Bruin Girls bring home national awards


Daphne Yu

Last Thursday, the Bruin Girls arrived at RBHS an hour earlier than usual dressed in their green team v-necks and black jazz pants, with their travel luggage in tow.  At 6:30 in the morning, the Bruins Girls were ready to leave for Florida and the National Dance Alliance’s National Competition at Universal Studios in Orlando, where they placed sixth and tenth on Sunday, March 10. After competing at state just two weeks before, the girls knew they were ready to dance, but they did not know what nationals would bring.
“The biggest obstacle we faced as a team was that none of us knew quite what to expect,” senior Kate Harline said. “Sometimes it was hard to stay motivated towards an abstract goal.”
Upon arriving at the Universal Studios, the girls joined more than 100 other dance teams from around the world in the Hard Rock Café bordering Universal Studios.  While the girls hadn’t seen the other teams perform yet, they knew the competition was going to be tough and the had to step it up.
“Some of the teams were so disciplined they would walk around with their hands behind their back in silent single file lines,” Harline said. “On the first day we were walking and heard a teams’ vocals echoing from across the water. That was when everyone realized we had to turn up the energy. We fell in line right behind all of the other teams, committed to give it all we could.”
After sightseeing and exploring the park Friday, the girls woke up at 4 a.m. Saturday for their first practice, followed by their first team performance in the Mix category at 7:10. The hour and half or so before he girls went on stage was very different from other competitions.
“They shuttle you to a large sound stage for 7 minute warm up and practice rotations. Then you’re shuttled backstage. You only go on and off one way. The stage is really deep too, and the judges are above the balcony so you have to perform way up,” Harline said. “Everything is very precise because they want to put on a good, smooth show.”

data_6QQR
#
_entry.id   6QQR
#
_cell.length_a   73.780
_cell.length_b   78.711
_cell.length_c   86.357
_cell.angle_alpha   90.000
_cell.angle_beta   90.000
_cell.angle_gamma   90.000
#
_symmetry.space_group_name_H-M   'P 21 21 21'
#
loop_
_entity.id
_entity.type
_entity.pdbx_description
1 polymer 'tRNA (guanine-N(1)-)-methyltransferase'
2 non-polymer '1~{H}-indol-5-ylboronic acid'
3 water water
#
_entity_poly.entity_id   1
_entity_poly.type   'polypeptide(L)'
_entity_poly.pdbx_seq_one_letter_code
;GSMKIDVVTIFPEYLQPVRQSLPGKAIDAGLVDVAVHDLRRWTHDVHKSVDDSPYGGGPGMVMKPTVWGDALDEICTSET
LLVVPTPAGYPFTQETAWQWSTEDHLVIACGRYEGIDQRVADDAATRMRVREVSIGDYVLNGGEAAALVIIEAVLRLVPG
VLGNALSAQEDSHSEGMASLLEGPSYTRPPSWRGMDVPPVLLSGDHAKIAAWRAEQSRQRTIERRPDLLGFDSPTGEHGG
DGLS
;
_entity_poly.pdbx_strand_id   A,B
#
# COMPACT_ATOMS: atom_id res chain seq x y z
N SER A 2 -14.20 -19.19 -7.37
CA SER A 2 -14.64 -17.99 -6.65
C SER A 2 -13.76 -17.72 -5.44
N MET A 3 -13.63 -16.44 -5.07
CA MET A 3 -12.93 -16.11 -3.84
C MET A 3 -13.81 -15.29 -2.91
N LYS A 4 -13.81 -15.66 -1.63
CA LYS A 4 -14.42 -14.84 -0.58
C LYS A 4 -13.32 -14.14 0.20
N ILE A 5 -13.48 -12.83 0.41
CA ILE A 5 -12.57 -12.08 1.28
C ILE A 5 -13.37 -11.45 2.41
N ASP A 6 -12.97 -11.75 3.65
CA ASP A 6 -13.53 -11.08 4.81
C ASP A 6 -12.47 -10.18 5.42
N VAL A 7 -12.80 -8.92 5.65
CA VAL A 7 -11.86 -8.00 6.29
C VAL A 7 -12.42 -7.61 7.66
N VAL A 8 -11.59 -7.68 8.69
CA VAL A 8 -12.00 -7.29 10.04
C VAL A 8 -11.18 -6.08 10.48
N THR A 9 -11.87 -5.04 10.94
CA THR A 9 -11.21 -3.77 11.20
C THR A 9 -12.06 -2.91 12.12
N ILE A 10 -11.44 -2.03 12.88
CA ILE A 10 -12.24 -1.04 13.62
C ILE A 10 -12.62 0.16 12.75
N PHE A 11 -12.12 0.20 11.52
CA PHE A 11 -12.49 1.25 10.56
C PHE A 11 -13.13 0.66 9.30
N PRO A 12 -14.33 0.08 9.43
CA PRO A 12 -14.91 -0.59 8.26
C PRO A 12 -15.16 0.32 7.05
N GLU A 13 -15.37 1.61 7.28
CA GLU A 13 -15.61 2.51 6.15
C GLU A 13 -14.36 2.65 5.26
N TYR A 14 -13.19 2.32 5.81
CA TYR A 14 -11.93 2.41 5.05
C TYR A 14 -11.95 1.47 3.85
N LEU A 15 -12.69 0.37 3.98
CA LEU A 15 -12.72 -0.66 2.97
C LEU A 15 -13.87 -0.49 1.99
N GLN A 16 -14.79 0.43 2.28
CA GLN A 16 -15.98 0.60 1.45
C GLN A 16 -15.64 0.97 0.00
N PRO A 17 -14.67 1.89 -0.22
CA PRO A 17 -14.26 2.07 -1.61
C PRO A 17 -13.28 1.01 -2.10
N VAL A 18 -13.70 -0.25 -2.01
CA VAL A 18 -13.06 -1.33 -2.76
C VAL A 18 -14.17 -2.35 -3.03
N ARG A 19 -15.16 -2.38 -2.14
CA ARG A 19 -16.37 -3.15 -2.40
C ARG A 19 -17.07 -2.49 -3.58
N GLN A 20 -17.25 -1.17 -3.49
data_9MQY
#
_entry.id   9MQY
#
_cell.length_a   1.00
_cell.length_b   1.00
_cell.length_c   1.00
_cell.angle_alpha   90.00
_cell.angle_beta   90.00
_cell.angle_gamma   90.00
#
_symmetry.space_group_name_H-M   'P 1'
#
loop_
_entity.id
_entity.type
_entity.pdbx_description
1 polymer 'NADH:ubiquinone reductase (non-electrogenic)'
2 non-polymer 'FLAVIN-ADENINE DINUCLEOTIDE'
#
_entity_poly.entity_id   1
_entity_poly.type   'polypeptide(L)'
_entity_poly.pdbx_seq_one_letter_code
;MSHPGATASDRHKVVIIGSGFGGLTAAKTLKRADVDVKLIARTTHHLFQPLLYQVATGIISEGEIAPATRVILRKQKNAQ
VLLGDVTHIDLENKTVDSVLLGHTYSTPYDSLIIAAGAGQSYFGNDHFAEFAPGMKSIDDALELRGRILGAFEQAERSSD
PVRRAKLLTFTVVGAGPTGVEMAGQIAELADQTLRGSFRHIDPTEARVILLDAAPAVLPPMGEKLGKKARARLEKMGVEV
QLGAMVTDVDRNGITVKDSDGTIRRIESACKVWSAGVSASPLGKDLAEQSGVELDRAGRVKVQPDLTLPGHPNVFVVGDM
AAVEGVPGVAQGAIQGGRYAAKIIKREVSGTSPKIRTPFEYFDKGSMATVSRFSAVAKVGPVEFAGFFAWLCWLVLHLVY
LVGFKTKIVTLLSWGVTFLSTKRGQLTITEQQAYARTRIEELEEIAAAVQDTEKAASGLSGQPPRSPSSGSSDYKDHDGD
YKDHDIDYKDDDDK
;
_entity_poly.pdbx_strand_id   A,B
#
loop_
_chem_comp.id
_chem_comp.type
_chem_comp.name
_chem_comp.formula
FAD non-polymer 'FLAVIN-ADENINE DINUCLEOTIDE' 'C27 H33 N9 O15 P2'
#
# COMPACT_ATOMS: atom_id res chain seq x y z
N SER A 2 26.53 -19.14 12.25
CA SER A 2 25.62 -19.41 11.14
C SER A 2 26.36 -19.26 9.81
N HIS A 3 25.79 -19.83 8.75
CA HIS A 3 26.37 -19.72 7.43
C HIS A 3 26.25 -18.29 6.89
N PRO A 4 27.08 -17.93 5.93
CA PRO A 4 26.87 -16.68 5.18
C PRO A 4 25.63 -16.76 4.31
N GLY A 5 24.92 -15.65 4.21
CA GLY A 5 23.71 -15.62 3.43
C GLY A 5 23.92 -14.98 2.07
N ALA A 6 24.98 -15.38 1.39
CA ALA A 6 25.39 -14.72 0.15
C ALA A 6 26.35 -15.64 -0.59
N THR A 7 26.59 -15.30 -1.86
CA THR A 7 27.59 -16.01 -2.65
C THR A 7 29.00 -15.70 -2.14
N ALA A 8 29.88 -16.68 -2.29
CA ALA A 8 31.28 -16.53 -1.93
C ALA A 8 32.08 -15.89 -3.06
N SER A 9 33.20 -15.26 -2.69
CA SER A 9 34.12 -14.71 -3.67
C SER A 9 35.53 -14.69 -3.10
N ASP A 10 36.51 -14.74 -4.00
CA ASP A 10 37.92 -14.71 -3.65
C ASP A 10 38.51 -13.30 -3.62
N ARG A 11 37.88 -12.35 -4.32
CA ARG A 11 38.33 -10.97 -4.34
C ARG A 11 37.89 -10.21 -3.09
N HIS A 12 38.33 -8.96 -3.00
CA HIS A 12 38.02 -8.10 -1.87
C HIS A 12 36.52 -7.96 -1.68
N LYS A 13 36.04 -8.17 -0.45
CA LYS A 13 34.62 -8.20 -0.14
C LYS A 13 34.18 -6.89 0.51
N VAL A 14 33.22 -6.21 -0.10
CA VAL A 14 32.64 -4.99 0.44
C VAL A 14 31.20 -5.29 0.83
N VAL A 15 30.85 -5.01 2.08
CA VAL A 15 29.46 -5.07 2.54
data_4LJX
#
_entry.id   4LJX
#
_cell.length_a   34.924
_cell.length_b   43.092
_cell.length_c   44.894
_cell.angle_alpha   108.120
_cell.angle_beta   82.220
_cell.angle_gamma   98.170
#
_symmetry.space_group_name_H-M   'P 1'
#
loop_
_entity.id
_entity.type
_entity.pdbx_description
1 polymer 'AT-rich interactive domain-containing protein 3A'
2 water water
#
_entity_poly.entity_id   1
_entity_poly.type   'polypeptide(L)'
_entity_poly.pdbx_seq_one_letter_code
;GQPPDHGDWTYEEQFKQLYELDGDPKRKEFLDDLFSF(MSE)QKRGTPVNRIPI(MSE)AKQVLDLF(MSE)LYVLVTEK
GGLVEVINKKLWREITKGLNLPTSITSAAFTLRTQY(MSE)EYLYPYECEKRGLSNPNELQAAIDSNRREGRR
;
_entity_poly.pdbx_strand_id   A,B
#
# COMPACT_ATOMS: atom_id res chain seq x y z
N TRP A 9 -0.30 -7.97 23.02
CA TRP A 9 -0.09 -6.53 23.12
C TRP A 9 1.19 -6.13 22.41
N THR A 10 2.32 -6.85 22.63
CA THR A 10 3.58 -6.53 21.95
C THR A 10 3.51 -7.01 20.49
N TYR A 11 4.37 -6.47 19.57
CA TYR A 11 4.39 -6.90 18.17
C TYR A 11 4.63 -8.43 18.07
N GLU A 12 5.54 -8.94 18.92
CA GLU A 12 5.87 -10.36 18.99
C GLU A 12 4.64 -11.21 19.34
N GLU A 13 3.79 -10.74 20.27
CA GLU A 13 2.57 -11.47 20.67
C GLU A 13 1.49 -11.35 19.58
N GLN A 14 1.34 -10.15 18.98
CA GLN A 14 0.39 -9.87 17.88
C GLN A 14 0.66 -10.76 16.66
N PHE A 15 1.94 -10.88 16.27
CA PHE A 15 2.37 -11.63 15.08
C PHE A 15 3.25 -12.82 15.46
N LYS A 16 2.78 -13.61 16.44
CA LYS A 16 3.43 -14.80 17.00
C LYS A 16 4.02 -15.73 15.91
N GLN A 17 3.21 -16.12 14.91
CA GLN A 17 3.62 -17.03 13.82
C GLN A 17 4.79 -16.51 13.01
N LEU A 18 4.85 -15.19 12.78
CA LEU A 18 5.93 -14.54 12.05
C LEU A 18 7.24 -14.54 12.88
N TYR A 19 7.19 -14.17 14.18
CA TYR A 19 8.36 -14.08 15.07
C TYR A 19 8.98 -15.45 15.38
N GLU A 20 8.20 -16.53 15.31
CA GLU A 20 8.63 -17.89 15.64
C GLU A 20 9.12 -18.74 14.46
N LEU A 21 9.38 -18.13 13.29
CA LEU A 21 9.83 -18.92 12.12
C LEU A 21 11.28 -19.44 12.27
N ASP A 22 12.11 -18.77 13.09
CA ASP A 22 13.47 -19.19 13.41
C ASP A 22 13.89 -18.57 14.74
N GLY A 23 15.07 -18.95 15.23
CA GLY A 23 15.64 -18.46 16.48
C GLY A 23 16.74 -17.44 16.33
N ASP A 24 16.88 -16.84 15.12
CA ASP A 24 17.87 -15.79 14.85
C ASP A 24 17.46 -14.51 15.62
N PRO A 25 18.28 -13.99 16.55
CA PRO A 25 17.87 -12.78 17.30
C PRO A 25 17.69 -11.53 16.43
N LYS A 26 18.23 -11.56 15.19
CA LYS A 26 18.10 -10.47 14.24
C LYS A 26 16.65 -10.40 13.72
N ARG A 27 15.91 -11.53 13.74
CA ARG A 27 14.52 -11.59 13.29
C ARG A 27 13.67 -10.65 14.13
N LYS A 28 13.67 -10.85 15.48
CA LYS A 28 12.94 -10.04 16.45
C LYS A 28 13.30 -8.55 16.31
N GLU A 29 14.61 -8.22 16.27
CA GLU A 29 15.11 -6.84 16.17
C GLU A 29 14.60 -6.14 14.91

One thing the girls noticed immediately after the first round of competition was the importance of appearance. While the girls usually just go with “performance make-up,” they made some last-minute changes to appease the judges.
“There’s a lot more emphasis on glitzy makeup and gimmicks,” Harline said. “We had Reagan [DeClerk]’s mom go buy fake eyelashes, rhinestones and hair ribbons after our costumes didn’t read very well. Most teams had elaborate face paint, hair styles and rhinestones everywhere.”
Despite the additions, the toughest thing for the team last weekend was going into the finals, one dance short.The girls had brought three dances – Mix, Poms and Jazz to nationals, though only Poms and Jazz mad it through to the finals.
Throughout the weekend “we all came together really well,” Harline said. But the hardest thing was “probably when we found out we hadn’t made finals in Mix. After all the work we put in, it felt like it didn’t matter. but we rallied everyone together and came back with Jazz and easily got into finals. We had to lift each other up, but it helped us realize how much we had to work but also how good we could be.”
The girls went back to the finals Sunday, performing their Jazz routine for the judges one last time in the morning, followed by their Pom performance in the afternoon. Knowing it was one of the last times the team would perform together, the girls gave it everything they had. “After Jazz, all of the seniors and the coaches were crying,” Harline said.
“We left everything on the floor to the point we didn’t even care how the scores came out. It just so happened that the judges felt something too. Jazz felt so good that we just tried to do the same thing for Pom. The stage was pulsing with energy from all of us and we executed it to the best of our ability and had a lot of fun. It was a great way to go out.”
By Daphne Yu
Photos provided by Morgan Nuetzmann
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